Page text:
HOUSTON, Aug. 20, 2019 /PRNewswire/ -- Princeton Day School and ENGIE Resources have announced a five-year energy agreement that provides the campus with budget certainty while also encouraging the development of renewable energy including wind farms and solar arrays.
Princeton Day School will receive Green-e® Renewable Energy Credits (RECs) equal to 100% of the school's electricity usage over the term of the contract. The RECs represent the environmental benefits equal to the removal of more than 500 gasoline-powered passenger motor vehicles from highways every year through 2024, or 5,000 tons of waste recycled instead of landfilled. Green-e® RECs are determined by the Center for Resource Solutions to be independently verified to represent the environmental benefits of one MWh of renewable energy.
"Our goal is to nurture a culture of environmental stewardship by working simultaneously in the areas of facilities, behavior, and curriculum. We want our graduates to understand that how they use resources affects the ability of future generations to also use those resources," said Dulany Gibson, Assistant Head of School for Finance and Operations. "Executing an environmentally responsible, fixed-price, long-term energy contract helps us lead by example with fiscal and ecological benefits."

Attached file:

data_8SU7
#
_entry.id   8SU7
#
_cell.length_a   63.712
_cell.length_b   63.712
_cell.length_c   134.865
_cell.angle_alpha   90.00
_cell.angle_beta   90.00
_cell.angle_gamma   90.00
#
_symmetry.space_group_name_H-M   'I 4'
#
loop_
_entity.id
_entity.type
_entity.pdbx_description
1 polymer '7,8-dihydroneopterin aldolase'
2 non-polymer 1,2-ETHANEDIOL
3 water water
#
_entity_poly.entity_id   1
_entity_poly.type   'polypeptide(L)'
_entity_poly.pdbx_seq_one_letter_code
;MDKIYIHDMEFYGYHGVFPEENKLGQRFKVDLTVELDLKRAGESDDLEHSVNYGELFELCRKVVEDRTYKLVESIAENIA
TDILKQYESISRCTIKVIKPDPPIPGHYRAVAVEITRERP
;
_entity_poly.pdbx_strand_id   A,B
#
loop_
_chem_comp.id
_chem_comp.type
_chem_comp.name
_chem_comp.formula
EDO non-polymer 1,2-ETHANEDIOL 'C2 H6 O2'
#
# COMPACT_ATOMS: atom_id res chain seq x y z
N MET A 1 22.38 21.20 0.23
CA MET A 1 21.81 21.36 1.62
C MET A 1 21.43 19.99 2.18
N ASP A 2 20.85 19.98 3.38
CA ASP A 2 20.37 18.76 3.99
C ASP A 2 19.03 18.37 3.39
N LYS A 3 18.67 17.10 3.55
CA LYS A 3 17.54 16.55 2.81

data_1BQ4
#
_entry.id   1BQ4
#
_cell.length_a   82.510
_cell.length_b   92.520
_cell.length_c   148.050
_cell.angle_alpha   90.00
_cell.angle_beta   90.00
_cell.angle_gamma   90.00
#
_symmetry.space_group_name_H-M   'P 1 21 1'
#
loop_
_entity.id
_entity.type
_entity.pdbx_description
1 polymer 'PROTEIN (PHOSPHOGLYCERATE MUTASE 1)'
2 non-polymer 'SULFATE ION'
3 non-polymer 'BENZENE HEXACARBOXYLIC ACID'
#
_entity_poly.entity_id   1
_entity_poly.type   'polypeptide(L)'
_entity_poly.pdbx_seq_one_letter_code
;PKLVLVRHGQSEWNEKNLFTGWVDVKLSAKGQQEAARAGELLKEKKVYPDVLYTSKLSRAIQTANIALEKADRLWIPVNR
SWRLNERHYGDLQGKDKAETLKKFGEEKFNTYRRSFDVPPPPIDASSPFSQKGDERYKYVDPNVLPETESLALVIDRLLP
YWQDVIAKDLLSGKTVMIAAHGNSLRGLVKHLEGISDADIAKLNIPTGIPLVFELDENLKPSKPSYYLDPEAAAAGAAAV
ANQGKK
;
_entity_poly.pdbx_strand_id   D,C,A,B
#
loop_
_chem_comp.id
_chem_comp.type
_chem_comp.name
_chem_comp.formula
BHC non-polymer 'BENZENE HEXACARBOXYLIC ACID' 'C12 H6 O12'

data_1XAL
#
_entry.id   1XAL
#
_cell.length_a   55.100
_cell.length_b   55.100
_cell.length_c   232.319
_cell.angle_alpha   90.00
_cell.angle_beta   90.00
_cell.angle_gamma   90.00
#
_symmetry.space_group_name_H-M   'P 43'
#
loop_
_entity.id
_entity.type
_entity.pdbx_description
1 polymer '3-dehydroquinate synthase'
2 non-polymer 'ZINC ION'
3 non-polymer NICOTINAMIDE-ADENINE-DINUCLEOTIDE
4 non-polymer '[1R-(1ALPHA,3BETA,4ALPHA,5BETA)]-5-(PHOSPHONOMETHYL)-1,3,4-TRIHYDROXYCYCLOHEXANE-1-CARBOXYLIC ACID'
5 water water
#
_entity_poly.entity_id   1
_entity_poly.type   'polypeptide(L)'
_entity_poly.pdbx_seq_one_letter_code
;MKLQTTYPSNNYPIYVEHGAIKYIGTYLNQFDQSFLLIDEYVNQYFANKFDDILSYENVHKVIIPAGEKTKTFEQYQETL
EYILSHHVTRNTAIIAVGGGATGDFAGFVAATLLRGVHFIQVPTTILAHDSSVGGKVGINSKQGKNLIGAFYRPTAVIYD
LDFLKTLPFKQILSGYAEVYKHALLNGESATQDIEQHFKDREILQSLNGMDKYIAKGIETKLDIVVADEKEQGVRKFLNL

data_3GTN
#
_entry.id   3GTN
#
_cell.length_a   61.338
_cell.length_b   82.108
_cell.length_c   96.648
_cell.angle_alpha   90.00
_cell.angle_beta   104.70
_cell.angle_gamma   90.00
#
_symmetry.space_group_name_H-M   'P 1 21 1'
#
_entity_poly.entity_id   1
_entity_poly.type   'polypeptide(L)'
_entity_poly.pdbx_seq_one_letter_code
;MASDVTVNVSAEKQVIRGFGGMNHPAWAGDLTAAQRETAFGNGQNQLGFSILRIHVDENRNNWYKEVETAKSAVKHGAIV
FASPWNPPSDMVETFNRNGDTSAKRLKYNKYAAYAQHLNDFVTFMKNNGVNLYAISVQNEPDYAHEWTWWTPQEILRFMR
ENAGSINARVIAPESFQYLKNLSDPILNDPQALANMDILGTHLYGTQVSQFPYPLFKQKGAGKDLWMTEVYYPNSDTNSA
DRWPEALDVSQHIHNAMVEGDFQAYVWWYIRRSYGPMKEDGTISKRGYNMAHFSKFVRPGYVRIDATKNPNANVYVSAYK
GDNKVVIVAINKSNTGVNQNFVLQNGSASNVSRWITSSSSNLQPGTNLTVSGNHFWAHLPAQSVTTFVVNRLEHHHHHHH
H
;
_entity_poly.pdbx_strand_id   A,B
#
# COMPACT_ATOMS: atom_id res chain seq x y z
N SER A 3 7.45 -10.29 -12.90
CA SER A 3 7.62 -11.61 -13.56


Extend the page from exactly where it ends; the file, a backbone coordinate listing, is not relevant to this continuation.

"We are proud to work with Princeton Day School on their sustainable development goals while at the same time providing increased LEED recognition for the campus," said Brad McIntyre, Senior Business Development Manager for ENGIE. "By participating in our Renewable Energy Certificates (RECs) program, Princeton Day School helps reduce energy costs and improve grid stability, and accrues LEED certification points to further demonstrate their commitment to running a sustainable and efficient campus."
Michael Amabile, Principal, Industrial Energy, an energy advisor to the School, said that school leaders should be recognized on two accounts. "Not only did school administrators make a strong statement in support of their low-carbon initiatives, they also locked in a fixed price in a regional transmission interconnection that is known for volatile, unpredictable spikes in prices."